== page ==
As the majority of studies on manganese actually exclude females from results, or do not give separate results for each sex, it is difficult to make any definite assumptions about gender differences in neurotoxicity susceptibility. Implications from the three studies above provide a suggestion of a sex differences in manganese toxicity, with a greater effect within males. However, in future studies, where possible, females should be included, and the results analysed separately, in order to establish conclusive evidence for sex differences in neurotoxicity to manganese.
There is a vast array of solvents that are used in many different industries and work places, meaning daily exposure for many different workers, including hairdressers, laboratory workers, painters, dry cleaners, and carpet layers, among others (33, 75-78).
Due to the composition of solvents, they are particularly dangerous to the tissues of the NS. They are lipophillic compounds, and therefore have strong affinity for tissues rich in lipids, including the brain (33, 79). It is thought that psychomotor performance is the most common deficit (51) of solvent exposure, and prolonged exposure can cause permanent damage (15). Other symptoms include anxiety, insomnia, irritability, memory loss, fatigue and seizures (15, 33, 75). Solvent substances most often consist of a mixture of different chemicals, which can affect different regions of the brain. This can result in difficulties determining the toxic effects of a particular chemical (9).
There have been many studies published that report clear association between solvent exposure and neurological deficits. Nelson et al. (1994) report that solvent exposure in workers at an automobile assembly plant, correlates with increased neurological disease, and, noticed in particular, an association with increased prevalence of a condition closely resembling MS (52). Cavalleri et al. (1994) obtained results to indicate deterioration of colour vision in factory workers following perchloroethylene exposure, even at low levels (53), and Boor et al. (1977) confirm a damaging effect of toluene on the CNS (54), a chemical that is also known to effect CNS development prenatally (3).
Alcohol (Ethanol) is a major environmental solvent, although exposure rarely occurs occupationally, and it is most often taken in voluntarily (3). Hommer et al. (2001) studied the brain volumes of alcoholic and non-alcoholic men and women, and found that alcoholics had a much smaller volume of grey matter than non-alcoholics. This difference was found to be much more significant in females than males, suggesting an increased susceptibility of females to neurotoxic effects of alcoholism (34). In contrast, Pfefferbaum et al. (2001), in the same journal publication, indicated that the results of their study into alcohol effects on brain structure, show larger cortical sulci and lateral and third ventricles found in the alcoholics compared to non-alcoholics, which was a much greater and more significant difference in male subjects than female subjects. They also note that female brains show quicker and more effective recovery than those of males during abstinence (35). Jacobson (1986) carried out a study examining the brains of male and female alcoholics compared to non-alcoholic controls. It was noticed that the appearance of the brains on a CT scan was different between alcoholics and controls. Also observed was the fact that females appear more susceptible to structural changes in the brain following chronic alcohol intake, but are much more effective at recovering following cessation of intake, and the recovery occurs much quicker (80). Taking these 3 reports into consideration, there may be a difference in susceptibility of particular brain areas in males and females; however, females consistently recover more quickly from damage than males, indicating perhaps, a decreased susceptibility to long term damage.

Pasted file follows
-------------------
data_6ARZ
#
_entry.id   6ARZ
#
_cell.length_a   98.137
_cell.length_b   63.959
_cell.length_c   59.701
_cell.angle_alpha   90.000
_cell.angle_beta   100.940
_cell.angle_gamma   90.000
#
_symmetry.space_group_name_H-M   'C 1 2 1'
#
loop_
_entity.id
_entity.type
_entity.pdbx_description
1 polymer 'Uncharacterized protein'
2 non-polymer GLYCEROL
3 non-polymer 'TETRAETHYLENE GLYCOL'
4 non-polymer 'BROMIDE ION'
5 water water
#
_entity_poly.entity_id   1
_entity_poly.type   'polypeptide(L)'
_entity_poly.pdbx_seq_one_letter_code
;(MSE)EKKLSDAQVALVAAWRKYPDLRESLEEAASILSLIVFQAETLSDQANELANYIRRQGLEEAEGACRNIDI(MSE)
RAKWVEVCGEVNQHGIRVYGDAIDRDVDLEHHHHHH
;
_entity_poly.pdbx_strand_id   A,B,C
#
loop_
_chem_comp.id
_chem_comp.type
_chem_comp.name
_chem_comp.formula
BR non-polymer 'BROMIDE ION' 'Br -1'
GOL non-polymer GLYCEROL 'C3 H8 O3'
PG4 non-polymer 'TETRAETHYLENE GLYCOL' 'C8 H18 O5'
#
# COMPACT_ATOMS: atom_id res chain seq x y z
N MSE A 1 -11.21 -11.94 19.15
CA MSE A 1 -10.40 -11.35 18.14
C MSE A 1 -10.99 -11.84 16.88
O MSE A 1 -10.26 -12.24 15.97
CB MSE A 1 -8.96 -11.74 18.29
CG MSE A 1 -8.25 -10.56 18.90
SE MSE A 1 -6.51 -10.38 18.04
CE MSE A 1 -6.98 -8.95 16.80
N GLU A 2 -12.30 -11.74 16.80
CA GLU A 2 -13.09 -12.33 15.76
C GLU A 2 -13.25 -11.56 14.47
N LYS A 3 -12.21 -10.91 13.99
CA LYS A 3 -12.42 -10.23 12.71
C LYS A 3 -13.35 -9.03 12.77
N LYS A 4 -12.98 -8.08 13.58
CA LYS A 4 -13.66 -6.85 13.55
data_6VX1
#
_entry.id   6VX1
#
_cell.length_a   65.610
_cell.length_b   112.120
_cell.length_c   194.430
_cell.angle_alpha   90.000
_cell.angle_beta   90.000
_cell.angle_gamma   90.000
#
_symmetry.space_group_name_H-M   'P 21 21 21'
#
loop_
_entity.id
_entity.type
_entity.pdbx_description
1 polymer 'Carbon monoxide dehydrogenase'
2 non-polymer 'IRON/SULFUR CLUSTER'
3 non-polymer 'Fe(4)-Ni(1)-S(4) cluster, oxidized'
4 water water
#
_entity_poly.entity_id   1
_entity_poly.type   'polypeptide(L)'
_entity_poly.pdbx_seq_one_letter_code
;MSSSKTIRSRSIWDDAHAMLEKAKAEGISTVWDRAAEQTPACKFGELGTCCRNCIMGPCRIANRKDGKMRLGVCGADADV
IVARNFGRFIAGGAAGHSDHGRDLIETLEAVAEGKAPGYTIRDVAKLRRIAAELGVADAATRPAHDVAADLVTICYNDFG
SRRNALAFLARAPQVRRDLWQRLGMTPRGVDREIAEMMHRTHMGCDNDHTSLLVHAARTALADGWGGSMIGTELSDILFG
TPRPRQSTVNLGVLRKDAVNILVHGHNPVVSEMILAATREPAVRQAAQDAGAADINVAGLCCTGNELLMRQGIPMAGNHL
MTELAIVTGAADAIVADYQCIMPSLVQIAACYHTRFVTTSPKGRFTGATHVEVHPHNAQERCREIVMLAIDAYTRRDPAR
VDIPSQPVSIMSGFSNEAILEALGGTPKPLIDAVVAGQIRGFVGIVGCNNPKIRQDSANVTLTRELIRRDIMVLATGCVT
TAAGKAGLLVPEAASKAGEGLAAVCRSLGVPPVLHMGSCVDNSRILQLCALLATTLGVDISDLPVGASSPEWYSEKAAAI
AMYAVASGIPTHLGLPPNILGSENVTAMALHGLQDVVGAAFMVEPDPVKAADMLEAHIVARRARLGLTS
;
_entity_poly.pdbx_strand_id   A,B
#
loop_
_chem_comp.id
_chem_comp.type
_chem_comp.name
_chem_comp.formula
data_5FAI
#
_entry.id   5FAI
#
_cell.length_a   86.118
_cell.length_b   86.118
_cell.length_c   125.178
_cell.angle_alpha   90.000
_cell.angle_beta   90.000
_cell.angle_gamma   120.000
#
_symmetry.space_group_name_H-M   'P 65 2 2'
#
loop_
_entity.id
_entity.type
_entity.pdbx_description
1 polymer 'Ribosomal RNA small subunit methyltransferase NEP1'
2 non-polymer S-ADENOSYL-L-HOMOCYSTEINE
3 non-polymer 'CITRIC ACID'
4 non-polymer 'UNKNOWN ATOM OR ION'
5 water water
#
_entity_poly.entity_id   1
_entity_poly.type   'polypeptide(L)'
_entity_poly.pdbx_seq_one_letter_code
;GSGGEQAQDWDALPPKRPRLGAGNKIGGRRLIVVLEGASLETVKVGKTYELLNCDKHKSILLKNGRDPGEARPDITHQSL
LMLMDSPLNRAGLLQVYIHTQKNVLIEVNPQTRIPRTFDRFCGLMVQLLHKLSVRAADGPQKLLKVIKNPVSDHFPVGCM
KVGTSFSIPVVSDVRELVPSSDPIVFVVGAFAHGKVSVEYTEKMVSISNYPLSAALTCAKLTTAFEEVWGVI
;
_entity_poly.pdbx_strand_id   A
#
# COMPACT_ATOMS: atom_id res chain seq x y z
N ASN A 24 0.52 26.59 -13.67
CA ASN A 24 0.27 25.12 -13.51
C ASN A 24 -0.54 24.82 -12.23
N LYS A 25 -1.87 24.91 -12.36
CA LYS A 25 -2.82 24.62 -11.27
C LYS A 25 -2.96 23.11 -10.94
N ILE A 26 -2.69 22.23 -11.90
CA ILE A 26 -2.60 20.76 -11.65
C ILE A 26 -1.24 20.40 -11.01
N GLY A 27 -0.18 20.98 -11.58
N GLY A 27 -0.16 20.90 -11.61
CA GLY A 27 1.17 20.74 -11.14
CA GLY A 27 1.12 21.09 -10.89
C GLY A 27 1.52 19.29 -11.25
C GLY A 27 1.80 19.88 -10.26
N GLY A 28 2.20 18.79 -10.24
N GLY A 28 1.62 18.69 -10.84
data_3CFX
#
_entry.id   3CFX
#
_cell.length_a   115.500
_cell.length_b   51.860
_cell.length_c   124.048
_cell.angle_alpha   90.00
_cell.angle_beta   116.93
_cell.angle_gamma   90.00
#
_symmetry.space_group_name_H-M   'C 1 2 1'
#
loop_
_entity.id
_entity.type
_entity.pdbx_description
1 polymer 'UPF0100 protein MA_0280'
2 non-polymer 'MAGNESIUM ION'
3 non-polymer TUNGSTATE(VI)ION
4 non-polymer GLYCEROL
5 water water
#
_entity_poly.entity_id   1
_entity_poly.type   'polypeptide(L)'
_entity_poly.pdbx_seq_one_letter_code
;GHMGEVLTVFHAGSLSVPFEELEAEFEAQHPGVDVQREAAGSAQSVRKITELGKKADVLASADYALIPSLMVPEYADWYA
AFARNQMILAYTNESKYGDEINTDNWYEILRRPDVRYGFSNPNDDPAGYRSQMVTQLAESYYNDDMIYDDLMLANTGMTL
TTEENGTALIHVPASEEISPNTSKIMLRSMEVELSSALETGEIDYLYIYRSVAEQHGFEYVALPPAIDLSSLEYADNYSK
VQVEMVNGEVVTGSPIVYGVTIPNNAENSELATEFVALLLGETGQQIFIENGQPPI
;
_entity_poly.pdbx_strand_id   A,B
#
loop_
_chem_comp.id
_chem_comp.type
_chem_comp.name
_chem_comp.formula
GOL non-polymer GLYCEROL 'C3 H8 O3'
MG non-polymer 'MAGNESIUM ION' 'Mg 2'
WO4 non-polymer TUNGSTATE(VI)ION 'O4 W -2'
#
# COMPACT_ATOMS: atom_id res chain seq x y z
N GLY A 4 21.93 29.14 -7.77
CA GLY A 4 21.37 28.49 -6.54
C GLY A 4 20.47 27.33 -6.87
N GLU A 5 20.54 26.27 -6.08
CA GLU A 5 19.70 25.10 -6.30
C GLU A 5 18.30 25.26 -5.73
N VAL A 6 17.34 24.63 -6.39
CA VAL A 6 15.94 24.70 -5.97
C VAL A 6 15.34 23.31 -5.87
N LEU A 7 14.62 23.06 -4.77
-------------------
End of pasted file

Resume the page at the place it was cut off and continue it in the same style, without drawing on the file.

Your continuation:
Neurophysiological deficits have also been reported in numerous studies of children exposed to alcohol pre-natally (81-83). However, few have noted results separately for male and female children. Nanson and Hiscock (1990) observed that female Fetal Alcohol Syndrome (FAS) children appear to have a higher IQ than males with FAS (83).
As mentioned above, the majority of studies into other solvents, such as toluene, trichloroethene, n-hexane, chlorinated solvents (84), and solvent mixtures (49, 50, 76, 78, 85) in the workplace, report an obvious detrimental effect on the CNS, PNS, or both, following exposure. However, the majority included only men in the reports, or male and female results were analysed together.
Again, it has been observed that the developing NS is especially susceptible to the neurotoxic effects of solvents, due to their high affinities for the brain’s lipid tissues (33, 79), and the BBB not being fully formed (7).
Laslo-Baker et al. (2004) and Till et al. (2001) carried out studies on organic solvent exposure in pregnant women, taken in accidentally from occupational exposure, and the effects on neurodevelopment of their offspring. Both groups confirmed that children exposed pre-natally had poorer cognitive functioning than those not exposed, with lower results in neurological tests (75, 86). Again, no distinction was made between results for female and male children.